Editor’s Note: EarthTechling, always looking to bring you interesting cleantech reading, is proud to repost this article courtesy of partner American Enterprise Institute for Public Policy Research. Author credit goes to Benjamin Zycher.
Also, references to (Note) in this piece refer to supporting materials found at the end of the article.
Public policy support for renewable electricity—wind and solar power in particular—is substantial, taking the form of large subsidies both direct and indirect. A number of rationales usually are offered in support of those public policies; whatever their surface plausibility, they are deeply problematic both conceptually and in terms of the available data. In short, they are wholly unpersuasive and provide a weak basis for policy formulation. This second in a three-part Outlook series discusses these rationales. [Read part 1]
Key points in this Outlook:
- The public subsidies that support wind and solar power in America are fueled by a set of rationales that are superficially appealing but deeply problematic.
- Supporters say renewables need subsidies because they are an “infant industry” or because they need to “level the playing field” with conventional sources. But the data show that scale and learning efficiencies are very unlikely and that solar and wind already receive the highest levels of taxpayer assistance.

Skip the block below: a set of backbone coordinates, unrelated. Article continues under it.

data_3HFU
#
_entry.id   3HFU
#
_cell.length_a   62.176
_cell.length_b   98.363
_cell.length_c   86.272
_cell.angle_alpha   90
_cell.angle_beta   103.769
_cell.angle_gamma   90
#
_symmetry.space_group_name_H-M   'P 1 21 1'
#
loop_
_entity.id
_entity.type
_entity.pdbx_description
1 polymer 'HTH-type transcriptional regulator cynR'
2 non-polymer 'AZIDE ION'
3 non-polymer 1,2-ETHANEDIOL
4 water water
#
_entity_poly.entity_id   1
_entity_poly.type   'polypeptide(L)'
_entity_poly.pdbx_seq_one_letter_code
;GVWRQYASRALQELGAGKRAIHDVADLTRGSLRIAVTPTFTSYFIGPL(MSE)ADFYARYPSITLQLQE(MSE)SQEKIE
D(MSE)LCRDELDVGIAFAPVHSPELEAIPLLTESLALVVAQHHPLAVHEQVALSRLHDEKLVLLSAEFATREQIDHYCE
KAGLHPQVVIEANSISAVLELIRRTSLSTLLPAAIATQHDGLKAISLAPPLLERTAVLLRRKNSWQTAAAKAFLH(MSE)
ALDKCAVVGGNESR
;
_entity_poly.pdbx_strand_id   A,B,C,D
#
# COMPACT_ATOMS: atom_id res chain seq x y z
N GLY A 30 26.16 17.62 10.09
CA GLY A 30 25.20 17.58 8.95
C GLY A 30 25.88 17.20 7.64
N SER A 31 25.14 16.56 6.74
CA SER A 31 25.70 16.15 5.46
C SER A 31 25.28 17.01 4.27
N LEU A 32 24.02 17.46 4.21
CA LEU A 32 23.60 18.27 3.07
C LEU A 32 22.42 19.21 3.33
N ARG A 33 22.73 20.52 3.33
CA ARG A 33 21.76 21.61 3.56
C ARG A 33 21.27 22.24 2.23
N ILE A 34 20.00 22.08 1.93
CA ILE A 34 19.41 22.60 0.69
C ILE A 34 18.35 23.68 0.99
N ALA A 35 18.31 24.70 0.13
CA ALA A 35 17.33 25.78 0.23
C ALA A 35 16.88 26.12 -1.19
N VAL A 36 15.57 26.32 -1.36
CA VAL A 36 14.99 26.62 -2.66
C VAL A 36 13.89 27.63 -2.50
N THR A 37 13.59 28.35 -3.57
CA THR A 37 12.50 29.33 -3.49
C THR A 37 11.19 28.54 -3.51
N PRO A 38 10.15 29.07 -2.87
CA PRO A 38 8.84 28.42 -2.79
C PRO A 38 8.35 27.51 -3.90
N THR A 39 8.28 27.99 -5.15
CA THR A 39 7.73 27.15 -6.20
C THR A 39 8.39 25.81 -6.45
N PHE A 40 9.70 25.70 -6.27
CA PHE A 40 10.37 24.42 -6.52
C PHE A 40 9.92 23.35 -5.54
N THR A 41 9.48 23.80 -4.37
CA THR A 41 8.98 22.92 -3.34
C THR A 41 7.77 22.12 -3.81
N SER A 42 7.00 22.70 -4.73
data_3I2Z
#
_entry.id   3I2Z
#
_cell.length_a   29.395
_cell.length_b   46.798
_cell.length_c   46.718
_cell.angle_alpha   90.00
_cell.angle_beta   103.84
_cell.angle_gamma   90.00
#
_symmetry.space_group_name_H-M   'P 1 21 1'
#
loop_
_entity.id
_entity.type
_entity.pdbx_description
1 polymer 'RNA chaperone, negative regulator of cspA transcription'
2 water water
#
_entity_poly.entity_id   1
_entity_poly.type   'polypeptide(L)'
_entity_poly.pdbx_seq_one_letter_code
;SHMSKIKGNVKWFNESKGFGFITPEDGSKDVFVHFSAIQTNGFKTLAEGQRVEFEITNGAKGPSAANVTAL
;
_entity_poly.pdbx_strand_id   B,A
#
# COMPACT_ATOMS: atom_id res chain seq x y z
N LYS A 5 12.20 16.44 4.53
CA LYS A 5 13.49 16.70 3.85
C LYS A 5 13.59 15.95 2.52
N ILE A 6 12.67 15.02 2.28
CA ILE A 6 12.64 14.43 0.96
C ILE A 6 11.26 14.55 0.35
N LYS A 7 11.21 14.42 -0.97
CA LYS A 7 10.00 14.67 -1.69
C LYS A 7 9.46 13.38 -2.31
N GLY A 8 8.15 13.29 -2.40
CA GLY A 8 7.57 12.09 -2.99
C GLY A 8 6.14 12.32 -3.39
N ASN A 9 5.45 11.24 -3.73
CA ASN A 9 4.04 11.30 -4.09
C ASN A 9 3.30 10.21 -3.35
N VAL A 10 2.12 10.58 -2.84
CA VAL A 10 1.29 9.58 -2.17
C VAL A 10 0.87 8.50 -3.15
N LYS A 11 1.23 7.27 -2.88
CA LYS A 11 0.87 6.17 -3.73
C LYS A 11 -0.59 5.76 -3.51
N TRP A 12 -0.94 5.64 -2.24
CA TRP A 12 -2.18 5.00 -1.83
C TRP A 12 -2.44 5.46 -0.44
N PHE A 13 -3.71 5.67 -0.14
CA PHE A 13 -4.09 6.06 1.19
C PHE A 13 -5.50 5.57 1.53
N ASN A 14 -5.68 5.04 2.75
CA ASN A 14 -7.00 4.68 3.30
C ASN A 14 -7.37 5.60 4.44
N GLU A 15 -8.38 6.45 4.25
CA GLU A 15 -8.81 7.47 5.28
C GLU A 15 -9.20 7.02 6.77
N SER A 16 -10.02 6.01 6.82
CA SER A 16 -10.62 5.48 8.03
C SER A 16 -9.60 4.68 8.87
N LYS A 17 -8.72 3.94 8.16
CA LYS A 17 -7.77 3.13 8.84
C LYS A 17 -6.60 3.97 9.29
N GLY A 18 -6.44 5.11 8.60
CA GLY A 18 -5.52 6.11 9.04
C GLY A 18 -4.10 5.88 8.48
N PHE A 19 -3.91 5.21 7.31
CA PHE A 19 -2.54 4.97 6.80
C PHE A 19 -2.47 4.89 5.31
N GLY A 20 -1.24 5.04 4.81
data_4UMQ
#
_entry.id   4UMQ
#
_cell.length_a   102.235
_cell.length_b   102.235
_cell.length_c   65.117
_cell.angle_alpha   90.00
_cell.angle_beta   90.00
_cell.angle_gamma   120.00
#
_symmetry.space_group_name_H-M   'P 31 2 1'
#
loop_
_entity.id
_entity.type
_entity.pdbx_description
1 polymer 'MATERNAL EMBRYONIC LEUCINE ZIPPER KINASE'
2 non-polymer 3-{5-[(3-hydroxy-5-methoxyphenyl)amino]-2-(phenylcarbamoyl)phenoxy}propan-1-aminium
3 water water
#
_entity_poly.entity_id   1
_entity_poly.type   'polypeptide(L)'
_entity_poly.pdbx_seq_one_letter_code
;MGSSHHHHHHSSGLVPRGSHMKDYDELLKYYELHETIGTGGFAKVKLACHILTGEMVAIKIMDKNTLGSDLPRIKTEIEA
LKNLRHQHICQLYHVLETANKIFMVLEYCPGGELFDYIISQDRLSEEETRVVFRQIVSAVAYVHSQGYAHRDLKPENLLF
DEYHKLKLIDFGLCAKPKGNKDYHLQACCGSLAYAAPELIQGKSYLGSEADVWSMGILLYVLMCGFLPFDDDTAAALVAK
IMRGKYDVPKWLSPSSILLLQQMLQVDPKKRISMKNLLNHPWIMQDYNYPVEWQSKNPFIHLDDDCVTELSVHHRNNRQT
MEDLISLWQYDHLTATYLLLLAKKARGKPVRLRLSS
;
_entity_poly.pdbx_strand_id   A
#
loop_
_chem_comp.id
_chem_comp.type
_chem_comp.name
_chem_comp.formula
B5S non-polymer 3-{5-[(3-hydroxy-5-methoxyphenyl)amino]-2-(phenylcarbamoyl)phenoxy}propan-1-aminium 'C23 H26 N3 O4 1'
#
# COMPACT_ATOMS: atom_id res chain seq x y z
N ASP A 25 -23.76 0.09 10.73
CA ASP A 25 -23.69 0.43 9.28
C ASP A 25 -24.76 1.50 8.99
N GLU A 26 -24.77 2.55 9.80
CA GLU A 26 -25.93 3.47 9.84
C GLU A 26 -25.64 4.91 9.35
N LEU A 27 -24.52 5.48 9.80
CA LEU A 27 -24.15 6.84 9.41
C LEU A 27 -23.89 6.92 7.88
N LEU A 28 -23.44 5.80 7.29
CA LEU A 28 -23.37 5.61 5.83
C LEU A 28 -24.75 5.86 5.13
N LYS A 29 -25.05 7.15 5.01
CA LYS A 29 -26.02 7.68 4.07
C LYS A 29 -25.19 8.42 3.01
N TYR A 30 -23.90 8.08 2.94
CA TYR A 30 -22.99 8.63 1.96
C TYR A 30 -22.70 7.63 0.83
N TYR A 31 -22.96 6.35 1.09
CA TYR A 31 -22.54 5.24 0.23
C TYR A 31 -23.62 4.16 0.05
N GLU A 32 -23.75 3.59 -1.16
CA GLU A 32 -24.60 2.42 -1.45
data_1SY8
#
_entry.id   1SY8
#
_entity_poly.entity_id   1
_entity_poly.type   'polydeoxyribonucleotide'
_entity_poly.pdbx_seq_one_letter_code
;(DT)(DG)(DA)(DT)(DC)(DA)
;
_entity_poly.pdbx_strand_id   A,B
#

- Unreliable wind and solar sources require backup power generation—a dual setup that imposes costs higher than the adverse environmental effects of conventional sources alone.
- The hoped-for creation of “green jobs” confuses benefits for special interests with costs for the whole economy. The net effect would be a reduction in overall employment.
As illustrated in the first in this series of Outlooks (No. 1, January 2012), wind and solar power are proving themselves uncompetitive even with large subsidies, both direct and indirect, at the state and federal levels. This policy support has yielded only small increases in the supply of electric power, at a very high cost. And so, a fortiori, the preservation and, perhaps, expansion of that policy support somehow must be justified. The central arguments for this prominent, long-standing support are numerous and varied but generally fall into the following categories:
• renewable energy as an “infant industry”;
• offsets for the subsidies enjoyed by conventional generation;
• the adverse environmental effects of conventional generation;
• resource depletion, or “sustainability”; and
• renewable electricity as a source of expanded “green” employment.
The Infant Industry Argument
This argument begins with the assumption that new technologies often cannot compete with established ones because the initial available market is too small for important scale economies to be exploited and because the downward shifts in costs that might result from a learning process, again, cannot be achieved without substantial expansion in market share. Accordingly, policy support for expansion of the newcomers’ share of the market is justified by supporters as a tool with which to allow the achievement of both scale and learning efficiencies.